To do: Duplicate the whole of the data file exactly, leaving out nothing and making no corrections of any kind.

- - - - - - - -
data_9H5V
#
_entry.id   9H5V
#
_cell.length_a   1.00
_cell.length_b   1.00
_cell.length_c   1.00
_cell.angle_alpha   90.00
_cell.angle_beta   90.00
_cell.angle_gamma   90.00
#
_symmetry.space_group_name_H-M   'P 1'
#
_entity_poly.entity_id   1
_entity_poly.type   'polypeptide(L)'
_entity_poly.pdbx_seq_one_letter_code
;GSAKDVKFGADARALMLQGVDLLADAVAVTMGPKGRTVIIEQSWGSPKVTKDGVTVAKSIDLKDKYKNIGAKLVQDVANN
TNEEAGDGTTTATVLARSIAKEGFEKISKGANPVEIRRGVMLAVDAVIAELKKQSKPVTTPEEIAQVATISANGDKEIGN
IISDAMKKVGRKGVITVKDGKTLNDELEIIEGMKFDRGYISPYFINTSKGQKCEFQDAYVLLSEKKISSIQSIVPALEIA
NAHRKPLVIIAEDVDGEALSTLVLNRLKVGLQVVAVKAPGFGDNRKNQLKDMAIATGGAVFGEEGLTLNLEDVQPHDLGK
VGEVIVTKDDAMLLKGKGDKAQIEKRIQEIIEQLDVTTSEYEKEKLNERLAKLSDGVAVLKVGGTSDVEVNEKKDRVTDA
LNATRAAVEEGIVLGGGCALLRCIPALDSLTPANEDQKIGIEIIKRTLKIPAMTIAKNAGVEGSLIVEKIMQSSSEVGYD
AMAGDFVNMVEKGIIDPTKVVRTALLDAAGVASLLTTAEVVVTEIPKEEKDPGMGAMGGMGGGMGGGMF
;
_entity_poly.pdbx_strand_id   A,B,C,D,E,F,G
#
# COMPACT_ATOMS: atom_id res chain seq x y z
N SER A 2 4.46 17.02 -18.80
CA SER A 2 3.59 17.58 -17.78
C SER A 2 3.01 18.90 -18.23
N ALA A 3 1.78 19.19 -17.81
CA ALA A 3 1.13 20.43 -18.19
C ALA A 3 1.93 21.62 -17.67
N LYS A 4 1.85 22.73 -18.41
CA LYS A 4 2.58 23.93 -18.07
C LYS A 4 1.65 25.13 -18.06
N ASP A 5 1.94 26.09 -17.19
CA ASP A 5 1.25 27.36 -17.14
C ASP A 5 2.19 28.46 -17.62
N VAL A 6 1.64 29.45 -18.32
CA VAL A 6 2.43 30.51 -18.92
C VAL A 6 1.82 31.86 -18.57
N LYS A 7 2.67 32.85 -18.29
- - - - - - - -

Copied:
data_9H5V
#
_entry.id   9H5V
#
_cell.length_a   1.00
_cell.length_b   1.00
_cell.length_c   1.00
_cell.angle_alpha   90.00
_cell.angle_beta   90.00
_cell.angle_gamma   90.00
#
_symmetry.space_group_name_H-M   'P 1'
#
_entity_poly.entity_id   1
_entity_poly.type   'polypeptide(L)'
_entity_poly.pdbx_seq_one_letter_code
;GSAKDVKFGADARALMLQGVDLLADAVAVTMGPKGRTVIIEQSWGSPKVTKDGVTVAKSIDLKDKYKNIGAKLVQDVANN
TNEEAGDGTTTATVLARSIAKEGFEKISKGANPVEIRRGVMLAVDAVIAELKKQSKPVTTPEEIAQVATISANGDKEIGN
IISDAMKKVGRKGVITVKDGKTLNDELEIIEGMKFDRGYISPYFINTSKGQKCEFQDAYVLLSEKKISSIQSIVPALEIA
NAHRKPLVIIAEDVDGEALSTLVLNRLKVGLQVVAVKAPGFGDNRKNQLKDMAIATGGAVFGEEGLTLNLEDVQPHDLGK
VGEVIVTKDDAMLLKGKGDKAQIEKRIQEIIEQLDVTTSEYEKEKLNERLAKLSDGVAVLKVGGTSDVEVNEKKDRVTDA
LNATRAAVEEGIVLGGGCALLRCIPALDSLTPANEDQKIGIEIIKRTLKIPAMTIAKNAGVEGSLIVEKIMQSSSEVGYD
AMAGDFVNMVEKGIIDPTKVVRTALLDAAGVASLLTTAEVVVTEIPKEEKDPGMGAMGGMGGGMGGGMF
;
_entity_poly.pdbx_strand_id   A,B,C,D,E,F,G
#
# COMPACT_ATOMS: atom_id res chain seq x y z
N SER A 2 4.46 17.02 -18.80
CA SER A 2 3.59 17.58 -17.78
C SER A 2 3.01 18.90 -18.23
N ALA A 3 1.78 19.19 -17.81
CA ALA A 3 1.13 20.43 -18.19
C ALA A 3 1.93 21.62 -17.67
N LYS A 4 1.85 22.73 -18.41
CA LYS A 4 2.58 23.93 -18.07
C LYS A 4 1.65 25.13 -18.06
N ASP A 5 1.94 26.09 -17.19
CA ASP A 5 1.25 27.36 -17.14
C ASP A 5 2.19 28.46 -17.62
N VAL A 6 1.64 29.45 -18.32
CA VAL A 6 2.43 30.51 -18.92
C VAL A 6 1.82 31.86 -18.57
N LYS A 7 2.67 32.85 -18.29